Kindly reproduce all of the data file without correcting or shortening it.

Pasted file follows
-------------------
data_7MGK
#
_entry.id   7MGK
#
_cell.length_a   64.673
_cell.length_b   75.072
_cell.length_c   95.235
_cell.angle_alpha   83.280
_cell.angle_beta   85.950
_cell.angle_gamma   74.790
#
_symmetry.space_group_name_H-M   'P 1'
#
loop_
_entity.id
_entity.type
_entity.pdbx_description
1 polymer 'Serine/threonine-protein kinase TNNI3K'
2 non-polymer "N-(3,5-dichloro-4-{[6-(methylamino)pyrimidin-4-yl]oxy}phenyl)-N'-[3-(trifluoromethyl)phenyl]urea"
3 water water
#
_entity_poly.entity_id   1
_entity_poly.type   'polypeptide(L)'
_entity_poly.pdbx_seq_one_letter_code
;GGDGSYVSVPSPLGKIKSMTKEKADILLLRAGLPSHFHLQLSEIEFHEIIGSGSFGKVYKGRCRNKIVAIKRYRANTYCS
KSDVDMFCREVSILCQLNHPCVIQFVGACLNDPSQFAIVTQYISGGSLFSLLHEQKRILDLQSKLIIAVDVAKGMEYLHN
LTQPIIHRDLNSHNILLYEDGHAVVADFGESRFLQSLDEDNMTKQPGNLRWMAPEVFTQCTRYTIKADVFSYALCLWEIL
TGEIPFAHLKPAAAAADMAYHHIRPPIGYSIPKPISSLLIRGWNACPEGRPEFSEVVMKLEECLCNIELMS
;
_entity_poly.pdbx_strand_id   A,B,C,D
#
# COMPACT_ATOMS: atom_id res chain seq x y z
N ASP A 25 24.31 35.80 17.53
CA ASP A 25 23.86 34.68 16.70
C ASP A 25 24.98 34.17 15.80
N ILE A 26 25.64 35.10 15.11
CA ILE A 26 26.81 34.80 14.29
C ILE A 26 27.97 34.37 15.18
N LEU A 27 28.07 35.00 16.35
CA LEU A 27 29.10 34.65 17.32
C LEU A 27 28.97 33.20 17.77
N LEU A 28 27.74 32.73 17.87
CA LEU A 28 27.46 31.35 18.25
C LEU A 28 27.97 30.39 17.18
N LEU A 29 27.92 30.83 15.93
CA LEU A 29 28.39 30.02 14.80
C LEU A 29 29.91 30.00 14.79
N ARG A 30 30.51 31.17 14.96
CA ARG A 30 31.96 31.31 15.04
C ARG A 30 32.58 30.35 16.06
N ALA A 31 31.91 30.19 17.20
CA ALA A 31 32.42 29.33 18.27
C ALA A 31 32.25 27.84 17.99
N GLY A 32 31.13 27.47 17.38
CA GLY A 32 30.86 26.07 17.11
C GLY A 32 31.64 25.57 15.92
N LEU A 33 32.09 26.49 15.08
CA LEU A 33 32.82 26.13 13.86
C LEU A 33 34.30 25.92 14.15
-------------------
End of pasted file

data_7MGK
#
_entry.id   7MGK
#
_cell.length_a   64.673
_cell.length_b   75.072
_cell.length_c   95.235
_cell.angle_alpha   83.280
_cell.angle_beta   85.950
_cell.angle_gamma   74.790
#
_symmetry.space_group_name_H-M   'P 1'
#
loop_
_entity.id
_entity.type
_entity.pdbx_description
1 polymer 'Serine/threonine-protein kinase TNNI3K'
2 non-polymer "N-(3,5-dichloro-4-{[6-(methylamino)pyrimidin-4-yl]oxy}phenyl)-N'-[3-(trifluoromethyl)phenyl]urea"
3 water water
#
_entity_poly.entity_id   1
_entity_poly.type   'polypeptide(L)'
_entity_poly.pdbx_seq_one_letter_code
;GGDGSYVSVPSPLGKIKSMTKEKADILLLRAGLPSHFHLQLSEIEFHEIIGSGSFGKVYKGRCRNKIVAIKRYRANTYCS
KSDVDMFCREVSILCQLNHPCVIQFVGACLNDPSQFAIVTQYISGGSLFSLLHEQKRILDLQSKLIIAVDVAKGMEYLHN
LTQPIIHRDLNSHNILLYEDGHAVVADFGESRFLQSLDEDNMTKQPGNLRWMAPEVFTQCTRYTIKADVFSYALCLWEIL
TGEIPFAHLKPAAAAADMAYHHIRPPIGYSIPKPISSLLIRGWNACPEGRPEFSEVVMKLEECLCNIELMS
;
_entity_poly.pdbx_strand_id   A,B,C,D
#
# COMPACT_ATOMS: atom_id res chain seq x y z
N ASP A 25 24.31 35.80 17.53
CA ASP A 25 23.86 34.68 16.70
C ASP A 25 24.98 34.17 15.80
N ILE A 26 25.64 35.10 15.11
CA ILE A 26 26.81 34.80 14.29
C ILE A 26 27.97 34.37 15.18
N LEU A 27 28.07 35.00 16.35
CA LEU A 27 29.10 34.65 17.32
C LEU A 27 28.97 33.20 17.77
N LEU A 28 27.74 32.73 17.87
CA LEU A 28 27.46 31.35 18.25
C LEU A 28 27.97 30.39 17.18
N LEU A 29 27.92 30.83 15.93
CA LEU A 29 28.39 30.02 14.80
C LEU A 29 29.91 30.00 14.79
N ARG A 30 30.51 31.17 14.96
CA ARG A 30 31.96 31.31 15.04
C ARG A 30 32.58 30.35 16.06
N ALA A 31 31.91 30.19 17.20
CA ALA A 31 32.42 29.33 18.27
C ALA A 31 32.25 27.84 17.99
N GLY A 32 31.13 27.47 17.38
CA GLY A 32 30.86 26.07 17.11
C GLY A 32 31.64 25.57 15.92
N LEU A 33 32.09 26.49 15.08
CA LEU A 33 32.82 26.13 13.86
C LEU A 33 34.30 25.92 14.15